Almost a month after receiving a double gold medal at the Asheville Wine and Food Festival, JOLO Winery and Vineyards has racked up another honor, this time winning the title of “Best in Show” from the 2016 Mid-Atlantic Southeastern Wine Competition at the 2016 Dixie Classic Fair for its Pilot Fog wine.
“It has been an outstanding year for the JOLO 2015 vintage offerings,” said JW Ray, owner of JOLO Winery & Vineyards.
In order to obtain the “Best in Show” honor, Pilot Fog beat out 553 other wines that were submitted from six states.
In addition, the 2015 Pilot Fog wine won the “Best Dry Red Wine” medal and the 2015 Golden Hallows wine won the Gold Medal.
The name, Pilot Fog, comes from the portion of the vineyard that the grapes are grown. Often fog from the mountain settles in that area during the early morning hours.
“The 2015 Pilot Fog is one of the smoothest, best tasting red wines that I’ve ever tasted,” Jim Collins, wine superintendent and coordinator of The Dixie Classic Fair’s wine competition, said in a statement.
The Dixie Classic Fair is located in Winston-Salem and is in its 134th year of operation.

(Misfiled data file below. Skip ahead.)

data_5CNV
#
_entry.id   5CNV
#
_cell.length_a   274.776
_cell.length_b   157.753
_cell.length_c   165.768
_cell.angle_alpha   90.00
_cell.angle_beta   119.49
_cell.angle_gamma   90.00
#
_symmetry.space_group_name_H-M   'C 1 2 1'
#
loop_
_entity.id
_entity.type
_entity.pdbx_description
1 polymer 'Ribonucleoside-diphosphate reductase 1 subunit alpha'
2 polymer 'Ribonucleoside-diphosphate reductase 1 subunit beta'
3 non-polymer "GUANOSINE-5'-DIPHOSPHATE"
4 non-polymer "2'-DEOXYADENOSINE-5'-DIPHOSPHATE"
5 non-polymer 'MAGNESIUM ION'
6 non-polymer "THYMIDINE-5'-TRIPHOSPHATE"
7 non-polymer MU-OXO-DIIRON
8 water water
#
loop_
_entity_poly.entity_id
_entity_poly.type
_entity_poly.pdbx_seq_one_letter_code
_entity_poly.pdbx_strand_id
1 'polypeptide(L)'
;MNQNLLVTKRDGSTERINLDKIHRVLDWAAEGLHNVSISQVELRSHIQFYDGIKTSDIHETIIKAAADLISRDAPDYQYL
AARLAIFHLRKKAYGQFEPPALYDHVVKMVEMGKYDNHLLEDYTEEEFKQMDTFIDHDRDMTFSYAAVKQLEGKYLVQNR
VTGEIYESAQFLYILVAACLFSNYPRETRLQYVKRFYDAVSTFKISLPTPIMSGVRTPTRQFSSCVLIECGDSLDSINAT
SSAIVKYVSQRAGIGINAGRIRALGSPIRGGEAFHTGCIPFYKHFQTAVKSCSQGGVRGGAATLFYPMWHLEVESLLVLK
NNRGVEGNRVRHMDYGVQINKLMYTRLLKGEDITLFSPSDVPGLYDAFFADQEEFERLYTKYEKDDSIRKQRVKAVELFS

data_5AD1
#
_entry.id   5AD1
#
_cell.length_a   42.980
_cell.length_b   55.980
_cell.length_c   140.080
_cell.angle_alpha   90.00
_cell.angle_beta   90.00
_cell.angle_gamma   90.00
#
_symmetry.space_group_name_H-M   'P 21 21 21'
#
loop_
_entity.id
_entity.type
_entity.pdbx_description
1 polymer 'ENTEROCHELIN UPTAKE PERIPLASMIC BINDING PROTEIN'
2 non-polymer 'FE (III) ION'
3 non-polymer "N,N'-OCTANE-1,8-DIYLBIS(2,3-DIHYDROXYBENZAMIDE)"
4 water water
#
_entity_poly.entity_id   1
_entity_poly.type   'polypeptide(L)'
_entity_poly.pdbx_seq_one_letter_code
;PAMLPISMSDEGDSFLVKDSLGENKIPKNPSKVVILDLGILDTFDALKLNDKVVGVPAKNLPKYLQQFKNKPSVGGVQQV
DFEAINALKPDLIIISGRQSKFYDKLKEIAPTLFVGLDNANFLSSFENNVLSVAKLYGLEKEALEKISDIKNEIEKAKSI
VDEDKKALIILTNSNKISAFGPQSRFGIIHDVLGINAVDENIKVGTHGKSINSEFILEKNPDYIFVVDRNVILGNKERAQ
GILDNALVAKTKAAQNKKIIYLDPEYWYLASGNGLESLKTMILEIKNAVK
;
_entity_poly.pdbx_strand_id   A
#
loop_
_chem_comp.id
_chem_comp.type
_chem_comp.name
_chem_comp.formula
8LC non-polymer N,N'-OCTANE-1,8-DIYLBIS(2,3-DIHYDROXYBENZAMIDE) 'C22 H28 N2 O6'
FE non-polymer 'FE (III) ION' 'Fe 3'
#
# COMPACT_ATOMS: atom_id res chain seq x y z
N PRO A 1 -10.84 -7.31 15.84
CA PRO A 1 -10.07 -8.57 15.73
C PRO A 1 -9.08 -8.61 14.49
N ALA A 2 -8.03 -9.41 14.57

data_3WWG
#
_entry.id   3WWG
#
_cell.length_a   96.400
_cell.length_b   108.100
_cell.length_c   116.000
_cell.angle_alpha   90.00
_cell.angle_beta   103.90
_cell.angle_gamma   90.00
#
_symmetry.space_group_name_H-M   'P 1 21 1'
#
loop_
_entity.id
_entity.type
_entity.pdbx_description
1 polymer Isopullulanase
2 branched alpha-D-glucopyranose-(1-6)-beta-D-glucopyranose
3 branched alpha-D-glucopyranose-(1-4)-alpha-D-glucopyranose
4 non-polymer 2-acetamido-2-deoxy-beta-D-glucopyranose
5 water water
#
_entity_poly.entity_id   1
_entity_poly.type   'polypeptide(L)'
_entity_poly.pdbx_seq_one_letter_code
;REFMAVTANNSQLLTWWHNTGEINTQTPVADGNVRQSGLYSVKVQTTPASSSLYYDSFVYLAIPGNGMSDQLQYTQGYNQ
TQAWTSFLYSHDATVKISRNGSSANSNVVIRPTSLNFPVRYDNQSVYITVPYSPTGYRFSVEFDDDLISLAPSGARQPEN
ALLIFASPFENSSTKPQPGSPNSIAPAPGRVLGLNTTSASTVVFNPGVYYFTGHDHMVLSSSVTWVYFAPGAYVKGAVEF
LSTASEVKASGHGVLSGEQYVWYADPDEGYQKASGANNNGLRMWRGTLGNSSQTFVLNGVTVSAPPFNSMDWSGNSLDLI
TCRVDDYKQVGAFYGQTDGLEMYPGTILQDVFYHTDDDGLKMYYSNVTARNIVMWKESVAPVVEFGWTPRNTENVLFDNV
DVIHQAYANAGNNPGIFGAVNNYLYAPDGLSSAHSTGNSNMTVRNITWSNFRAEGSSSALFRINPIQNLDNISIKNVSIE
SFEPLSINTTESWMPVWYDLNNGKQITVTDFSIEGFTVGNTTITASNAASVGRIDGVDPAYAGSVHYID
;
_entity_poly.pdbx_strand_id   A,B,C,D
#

“Our Golden Hallows was just awarded the Double Gold last month — the only white wine to win that distinction at the Asheville Wine & Food Competition. Now, Pilot Fog winning ‘Best in Show’ is just so rewarding for all of the JOLO team members who pour in their passion every day to make and serve world class wines,” Ray said.
JOLO produced its first vintage win in 2013, but didn’t officially open its doors until April 2014.
“We believe strongly that every medal, every accolade, is a testament to the love and passion we put into every bottle made here at JOLO Winery and Vineyards,” Ray said.
“It’s very special to receive the ‘Best in Show’ at the Dixie Classic Fair, knowing we competed against the best of the best,” Ray said. “It cements our decision to plant vines that thrive in this climate and the reason we selected the Cynthiana/Norton varietal which is the base of Pilot Fog.”
Cynthiana/Norton grapes are the only native United States wine grapes that were cultivated in Virginia in the 1700s and received its name from the man who popularized the variety, Daniel Norborne Norton.
Ray explained that wines made from Cynthiana/Norton grapes are called the cabernet of the Ozarks and have a rich fruit flavor.
Aila Boyd may be reached at 336-415-2210.